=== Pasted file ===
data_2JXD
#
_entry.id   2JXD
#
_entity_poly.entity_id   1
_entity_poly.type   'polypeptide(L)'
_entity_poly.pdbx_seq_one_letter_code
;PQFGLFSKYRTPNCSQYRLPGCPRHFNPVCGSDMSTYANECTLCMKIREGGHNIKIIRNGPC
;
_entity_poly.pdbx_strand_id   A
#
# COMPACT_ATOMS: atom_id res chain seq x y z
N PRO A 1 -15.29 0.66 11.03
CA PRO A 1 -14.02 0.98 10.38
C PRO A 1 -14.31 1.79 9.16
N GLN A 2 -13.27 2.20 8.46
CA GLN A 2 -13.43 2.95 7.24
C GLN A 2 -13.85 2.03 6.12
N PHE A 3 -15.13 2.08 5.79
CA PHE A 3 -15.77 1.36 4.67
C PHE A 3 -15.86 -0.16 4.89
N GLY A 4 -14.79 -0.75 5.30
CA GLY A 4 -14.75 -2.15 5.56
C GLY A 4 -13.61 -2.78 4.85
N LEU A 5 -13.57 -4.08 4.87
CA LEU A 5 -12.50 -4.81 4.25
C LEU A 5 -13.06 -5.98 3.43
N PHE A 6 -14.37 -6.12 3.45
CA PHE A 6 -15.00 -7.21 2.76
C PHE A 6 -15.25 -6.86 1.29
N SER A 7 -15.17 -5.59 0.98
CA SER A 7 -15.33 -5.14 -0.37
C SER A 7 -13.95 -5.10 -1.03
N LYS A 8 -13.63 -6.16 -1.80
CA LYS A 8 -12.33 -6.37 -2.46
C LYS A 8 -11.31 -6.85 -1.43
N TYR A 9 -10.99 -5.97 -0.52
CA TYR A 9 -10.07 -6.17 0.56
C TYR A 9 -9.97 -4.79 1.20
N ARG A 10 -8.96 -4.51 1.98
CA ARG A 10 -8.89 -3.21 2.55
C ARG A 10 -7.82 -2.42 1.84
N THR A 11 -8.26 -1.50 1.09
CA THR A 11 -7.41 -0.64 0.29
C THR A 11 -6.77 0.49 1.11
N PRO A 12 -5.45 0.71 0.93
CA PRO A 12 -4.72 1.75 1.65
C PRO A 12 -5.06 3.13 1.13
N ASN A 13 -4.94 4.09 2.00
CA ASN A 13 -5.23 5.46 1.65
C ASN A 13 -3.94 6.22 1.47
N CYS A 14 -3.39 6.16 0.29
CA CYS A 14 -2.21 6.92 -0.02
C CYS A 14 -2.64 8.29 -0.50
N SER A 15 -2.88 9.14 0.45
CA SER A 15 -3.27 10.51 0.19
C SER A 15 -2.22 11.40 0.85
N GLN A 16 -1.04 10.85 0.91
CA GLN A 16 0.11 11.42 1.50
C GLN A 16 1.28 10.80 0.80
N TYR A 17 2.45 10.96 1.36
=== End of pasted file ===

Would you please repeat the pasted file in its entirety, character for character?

data_2JXD
#
_entry.id   2JXD
#
_entity_poly.entity_id   1
_entity_poly.type   'polypeptide(L)'
_entity_poly.pdbx_seq_one_letter_code
;PQFGLFSKYRTPNCSQYRLPGCPRHFNPVCGSDMSTYANECTLCMKIREGGHNIKIIRNGPC
;
_entity_poly.pdbx_strand_id   A
#
# COMPACT_ATOMS: atom_id res chain seq x y z
N PRO A 1 -15.29 0.66 11.03
CA PRO A 1 -14.02 0.98 10.38
C PRO A 1 -14.31 1.79 9.16
N GLN A 2 -13.27 2.20 8.46
CA GLN A 2 -13.43 2.95 7.24
C GLN A 2 -13.85 2.03 6.12
N PHE A 3 -15.13 2.08 5.79
CA PHE A 3 -15.77 1.36 4.67
C PHE A 3 -15.86 -0.16 4.89
N GLY A 4 -14.79 -0.75 5.30
CA GLY A 4 -14.75 -2.15 5.56
C GLY A 4 -13.61 -2.78 4.85
N LEU A 5 -13.57 -4.08 4.87
CA LEU A 5 -12.50 -4.81 4.25
C LEU A 5 -13.06 -5.98 3.43
N PHE A 6 -14.37 -6.12 3.45
CA PHE A 6 -15.00 -7.21 2.76
C PHE A 6 -15.25 -6.86 1.29
N SER A 7 -15.17 -5.59 0.98
CA SER A 7 -15.33 -5.14 -0.37
C SER A 7 -13.95 -5.10 -1.03
N LYS A 8 -13.63 -6.16 -1.80
CA LYS A 8 -12.33 -6.37 -2.46
C LYS A 8 -11.31 -6.85 -1.43
N TYR A 9 -10.99 -5.97 -0.52
CA TYR A 9 -10.07 -6.17 0.56
C TYR A 9 -9.97 -4.79 1.20
N ARG A 10 -8.96 -4.51 1.98
CA ARG A 10 -8.89 -3.21 2.55
C ARG A 10 -7.82 -2.42 1.84
N THR A 11 -8.26 -1.50 1.09
CA THR A 11 -7.41 -0.64 0.29
C THR A 11 -6.77 0.49 1.11
N PRO A 12 -5.45 0.71 0.93
CA PRO A 12 -4.72 1.75 1.65
C PRO A 12 -5.06 3.13 1.13
N ASN A 13 -4.94 4.09 2.00
CA ASN A 13 -5.23 5.46 1.65
C ASN A 13 -3.94 6.22 1.47
N CYS A 14 -3.39 6.16 0.29
CA CYS A 14 -2.21 6.92 -0.02
C CYS A 14 -2.64 8.29 -0.50
N SER A 15 -2.88 9.14 0.45
CA SER A 15 -3.27 10.51 0.19
C SER A 15 -2.22 11.40 0.85
N GLN A 16 -1.04 10.85 0.91
CA GLN A 16 0.11 11.42 1.50
C GLN A 16 1.28 10.80 0.80
N TYR A 17 2.45 10.96 1.36